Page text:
When a Jersey multi-millionaire gave most of his assets away to one of his daughters in the months prior to his death, leaving an estate of less than £100,000 to be shared by all three of his children, it was perhaps inevitable that a legal challenge would result.
The man and his wife had previously made ‘mutual wills’, under which the surviving spouse undertook to divide their estate equally amongst their children. Had the man sought to alter his will to favour one of his children over the others, this would have been open to a challenge on the basis that the mutual will prevented him from changing the terms of his will after his wife had passed away.
A few months before his death at the age of 96, however, the man sold his £3.5 million house to one of his daughters for £1 and also gave most of his other assets to her. As such, the overwhelming majority of his assets were no longer part of his estate at the time of his death.
His other daughter is now challenging his decision to give away most of his assets, which was made after he had had two strokes, arguing that this was procured by ‘undue influence’ on the part of her sister. A claim of undue influence commonly results when a testator changes his or her will, or gives away assets shortly before death, in a way which seems unfairly detrimental to some of the parties who might reasonably have expected to benefit substantially under the will. However, the burden of proof rests with the person claiming that undue influence has been exercised, so such claims are not easy to sustain.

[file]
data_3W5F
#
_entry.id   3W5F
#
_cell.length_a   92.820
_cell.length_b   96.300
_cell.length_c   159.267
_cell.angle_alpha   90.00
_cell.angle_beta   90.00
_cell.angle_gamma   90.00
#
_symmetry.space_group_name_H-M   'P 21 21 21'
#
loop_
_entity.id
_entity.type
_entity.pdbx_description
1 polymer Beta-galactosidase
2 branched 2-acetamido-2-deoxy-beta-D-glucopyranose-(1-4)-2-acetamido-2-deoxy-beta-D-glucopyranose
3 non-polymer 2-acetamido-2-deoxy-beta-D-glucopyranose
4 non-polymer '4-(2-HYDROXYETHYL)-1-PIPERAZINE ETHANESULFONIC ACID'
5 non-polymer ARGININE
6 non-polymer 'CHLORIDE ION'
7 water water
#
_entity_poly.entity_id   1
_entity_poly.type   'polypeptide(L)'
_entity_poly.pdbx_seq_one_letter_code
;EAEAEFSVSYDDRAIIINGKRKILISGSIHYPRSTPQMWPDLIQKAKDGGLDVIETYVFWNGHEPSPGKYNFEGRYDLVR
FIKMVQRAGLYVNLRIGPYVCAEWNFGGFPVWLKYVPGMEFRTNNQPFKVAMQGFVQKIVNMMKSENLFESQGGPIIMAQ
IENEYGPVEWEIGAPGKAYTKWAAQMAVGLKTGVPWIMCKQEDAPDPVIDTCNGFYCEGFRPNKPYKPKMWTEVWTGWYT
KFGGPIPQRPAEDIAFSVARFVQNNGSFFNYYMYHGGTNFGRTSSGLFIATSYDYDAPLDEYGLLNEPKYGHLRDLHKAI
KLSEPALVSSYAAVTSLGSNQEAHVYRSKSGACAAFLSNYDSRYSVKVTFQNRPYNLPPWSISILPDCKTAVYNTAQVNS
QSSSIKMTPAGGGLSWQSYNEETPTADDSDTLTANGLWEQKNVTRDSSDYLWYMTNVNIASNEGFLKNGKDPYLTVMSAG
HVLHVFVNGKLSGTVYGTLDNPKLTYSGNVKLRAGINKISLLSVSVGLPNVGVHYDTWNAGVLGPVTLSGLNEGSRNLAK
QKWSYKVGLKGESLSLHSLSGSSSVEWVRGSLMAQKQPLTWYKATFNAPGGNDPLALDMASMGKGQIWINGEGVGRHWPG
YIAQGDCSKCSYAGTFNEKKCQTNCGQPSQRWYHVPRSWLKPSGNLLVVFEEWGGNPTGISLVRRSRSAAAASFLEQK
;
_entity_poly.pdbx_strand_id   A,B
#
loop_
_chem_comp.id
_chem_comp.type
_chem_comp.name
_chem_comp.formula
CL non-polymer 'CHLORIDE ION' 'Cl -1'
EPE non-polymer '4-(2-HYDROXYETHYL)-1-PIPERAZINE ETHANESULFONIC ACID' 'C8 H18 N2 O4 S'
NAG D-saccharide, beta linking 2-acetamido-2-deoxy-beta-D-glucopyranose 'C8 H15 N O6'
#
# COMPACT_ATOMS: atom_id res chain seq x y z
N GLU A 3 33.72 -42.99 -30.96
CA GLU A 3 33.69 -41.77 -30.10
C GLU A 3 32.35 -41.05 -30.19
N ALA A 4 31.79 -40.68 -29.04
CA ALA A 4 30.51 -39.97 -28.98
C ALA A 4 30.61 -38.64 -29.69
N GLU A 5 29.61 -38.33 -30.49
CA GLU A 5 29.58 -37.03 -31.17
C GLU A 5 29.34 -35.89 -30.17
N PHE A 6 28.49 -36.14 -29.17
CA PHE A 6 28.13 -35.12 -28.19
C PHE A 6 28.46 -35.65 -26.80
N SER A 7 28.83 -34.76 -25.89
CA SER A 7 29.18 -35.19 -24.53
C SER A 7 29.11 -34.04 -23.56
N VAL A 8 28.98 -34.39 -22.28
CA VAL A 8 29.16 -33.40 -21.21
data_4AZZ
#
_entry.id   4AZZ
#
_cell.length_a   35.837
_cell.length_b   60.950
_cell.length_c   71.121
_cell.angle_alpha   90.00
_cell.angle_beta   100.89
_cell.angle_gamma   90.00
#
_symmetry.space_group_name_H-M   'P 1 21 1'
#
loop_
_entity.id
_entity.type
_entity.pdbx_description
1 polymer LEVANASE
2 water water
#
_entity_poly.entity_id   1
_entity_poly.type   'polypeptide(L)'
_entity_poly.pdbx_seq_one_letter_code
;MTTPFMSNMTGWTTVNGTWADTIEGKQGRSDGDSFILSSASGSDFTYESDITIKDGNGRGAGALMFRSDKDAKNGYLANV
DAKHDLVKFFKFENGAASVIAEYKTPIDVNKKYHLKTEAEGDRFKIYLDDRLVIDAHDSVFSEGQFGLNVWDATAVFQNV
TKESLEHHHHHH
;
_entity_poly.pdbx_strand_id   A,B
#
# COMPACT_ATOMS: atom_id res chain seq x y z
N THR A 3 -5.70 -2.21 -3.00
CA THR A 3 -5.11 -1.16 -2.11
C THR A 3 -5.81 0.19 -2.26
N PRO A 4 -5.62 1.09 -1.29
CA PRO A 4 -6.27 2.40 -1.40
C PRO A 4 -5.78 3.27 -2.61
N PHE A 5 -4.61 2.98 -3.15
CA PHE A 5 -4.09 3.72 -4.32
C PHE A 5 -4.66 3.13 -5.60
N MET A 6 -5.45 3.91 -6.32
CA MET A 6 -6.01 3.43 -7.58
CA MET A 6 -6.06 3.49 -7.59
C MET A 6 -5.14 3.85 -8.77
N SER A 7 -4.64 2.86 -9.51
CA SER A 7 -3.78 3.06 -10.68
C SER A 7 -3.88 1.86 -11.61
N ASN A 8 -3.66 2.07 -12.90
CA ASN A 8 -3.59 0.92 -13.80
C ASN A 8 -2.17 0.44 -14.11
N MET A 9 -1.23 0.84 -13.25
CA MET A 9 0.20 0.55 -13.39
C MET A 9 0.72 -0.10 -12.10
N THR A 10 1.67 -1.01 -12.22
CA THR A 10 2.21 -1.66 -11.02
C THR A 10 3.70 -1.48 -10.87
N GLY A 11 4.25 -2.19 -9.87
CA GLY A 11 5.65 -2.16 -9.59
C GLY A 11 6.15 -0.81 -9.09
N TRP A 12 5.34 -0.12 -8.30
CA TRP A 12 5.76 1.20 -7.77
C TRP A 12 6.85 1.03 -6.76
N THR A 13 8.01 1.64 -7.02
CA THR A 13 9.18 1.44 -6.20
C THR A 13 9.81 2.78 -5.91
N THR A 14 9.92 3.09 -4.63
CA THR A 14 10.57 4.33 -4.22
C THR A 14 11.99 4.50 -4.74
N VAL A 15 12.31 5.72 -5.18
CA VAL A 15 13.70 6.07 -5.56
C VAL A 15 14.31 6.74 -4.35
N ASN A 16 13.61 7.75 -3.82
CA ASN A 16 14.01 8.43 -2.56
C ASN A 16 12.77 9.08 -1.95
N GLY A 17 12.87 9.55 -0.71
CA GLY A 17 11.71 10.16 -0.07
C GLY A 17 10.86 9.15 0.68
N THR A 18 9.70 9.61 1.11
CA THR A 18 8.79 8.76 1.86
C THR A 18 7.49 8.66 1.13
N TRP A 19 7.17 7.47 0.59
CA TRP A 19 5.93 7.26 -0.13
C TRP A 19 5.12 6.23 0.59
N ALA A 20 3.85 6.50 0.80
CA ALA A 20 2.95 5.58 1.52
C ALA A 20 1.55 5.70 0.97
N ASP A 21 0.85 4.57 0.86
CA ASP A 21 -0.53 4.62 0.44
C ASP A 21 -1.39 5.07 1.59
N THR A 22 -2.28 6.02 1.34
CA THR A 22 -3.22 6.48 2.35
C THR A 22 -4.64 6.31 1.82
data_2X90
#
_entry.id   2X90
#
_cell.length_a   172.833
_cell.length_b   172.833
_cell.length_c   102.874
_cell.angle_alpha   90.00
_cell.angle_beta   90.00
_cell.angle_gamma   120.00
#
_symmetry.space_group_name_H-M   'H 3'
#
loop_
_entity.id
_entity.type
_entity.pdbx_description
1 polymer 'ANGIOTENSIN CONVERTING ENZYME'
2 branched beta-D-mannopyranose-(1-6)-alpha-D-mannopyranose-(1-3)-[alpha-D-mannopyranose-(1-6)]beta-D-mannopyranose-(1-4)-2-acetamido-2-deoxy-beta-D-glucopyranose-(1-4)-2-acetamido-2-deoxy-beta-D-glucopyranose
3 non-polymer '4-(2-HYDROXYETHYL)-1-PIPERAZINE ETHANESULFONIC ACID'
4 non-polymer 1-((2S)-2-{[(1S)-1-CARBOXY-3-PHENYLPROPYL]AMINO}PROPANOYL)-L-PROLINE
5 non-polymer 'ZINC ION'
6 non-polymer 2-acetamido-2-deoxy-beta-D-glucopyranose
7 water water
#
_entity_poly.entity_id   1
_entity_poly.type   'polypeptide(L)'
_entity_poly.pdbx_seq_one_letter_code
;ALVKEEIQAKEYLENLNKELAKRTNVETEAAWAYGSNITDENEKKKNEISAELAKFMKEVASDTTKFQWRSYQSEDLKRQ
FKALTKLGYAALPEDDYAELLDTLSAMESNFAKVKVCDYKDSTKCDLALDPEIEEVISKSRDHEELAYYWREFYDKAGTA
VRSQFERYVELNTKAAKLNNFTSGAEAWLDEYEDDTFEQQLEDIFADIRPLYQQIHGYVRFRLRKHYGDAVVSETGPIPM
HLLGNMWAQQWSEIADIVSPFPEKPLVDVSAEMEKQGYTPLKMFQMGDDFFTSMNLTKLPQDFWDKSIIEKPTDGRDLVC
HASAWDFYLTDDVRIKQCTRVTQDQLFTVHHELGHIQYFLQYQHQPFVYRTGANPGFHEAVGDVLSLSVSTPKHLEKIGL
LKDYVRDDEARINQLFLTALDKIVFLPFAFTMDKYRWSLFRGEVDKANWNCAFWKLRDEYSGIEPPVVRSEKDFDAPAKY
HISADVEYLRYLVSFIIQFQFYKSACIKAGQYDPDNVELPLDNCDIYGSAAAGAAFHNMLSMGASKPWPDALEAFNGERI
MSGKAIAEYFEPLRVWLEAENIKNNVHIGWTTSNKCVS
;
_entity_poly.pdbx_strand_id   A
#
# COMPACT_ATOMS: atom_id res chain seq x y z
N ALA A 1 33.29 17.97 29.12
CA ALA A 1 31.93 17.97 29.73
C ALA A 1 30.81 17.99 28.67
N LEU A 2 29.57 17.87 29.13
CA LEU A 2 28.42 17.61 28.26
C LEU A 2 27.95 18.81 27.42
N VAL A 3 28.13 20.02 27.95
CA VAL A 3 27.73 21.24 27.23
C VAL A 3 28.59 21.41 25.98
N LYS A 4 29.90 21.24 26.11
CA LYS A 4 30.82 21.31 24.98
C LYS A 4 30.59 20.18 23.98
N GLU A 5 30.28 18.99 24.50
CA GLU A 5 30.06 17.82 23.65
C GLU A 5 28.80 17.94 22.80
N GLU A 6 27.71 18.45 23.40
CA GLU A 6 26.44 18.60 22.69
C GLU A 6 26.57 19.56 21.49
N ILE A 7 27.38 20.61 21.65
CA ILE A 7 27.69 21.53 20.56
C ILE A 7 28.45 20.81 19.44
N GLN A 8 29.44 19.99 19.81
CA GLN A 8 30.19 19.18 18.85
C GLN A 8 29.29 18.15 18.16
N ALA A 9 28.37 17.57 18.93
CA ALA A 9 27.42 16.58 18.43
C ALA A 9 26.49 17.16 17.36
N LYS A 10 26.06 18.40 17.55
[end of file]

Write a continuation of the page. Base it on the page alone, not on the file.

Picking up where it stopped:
In this case, the enormous difference in value between the gifts received by the daughter and the bequests to the other children, combined with the man’s apparent attempt to sidestep the terms of the mutual will made when his wife was alive, are likely to result in a long-running legal dispute, with a particularly careful weighing-up of the available evidence.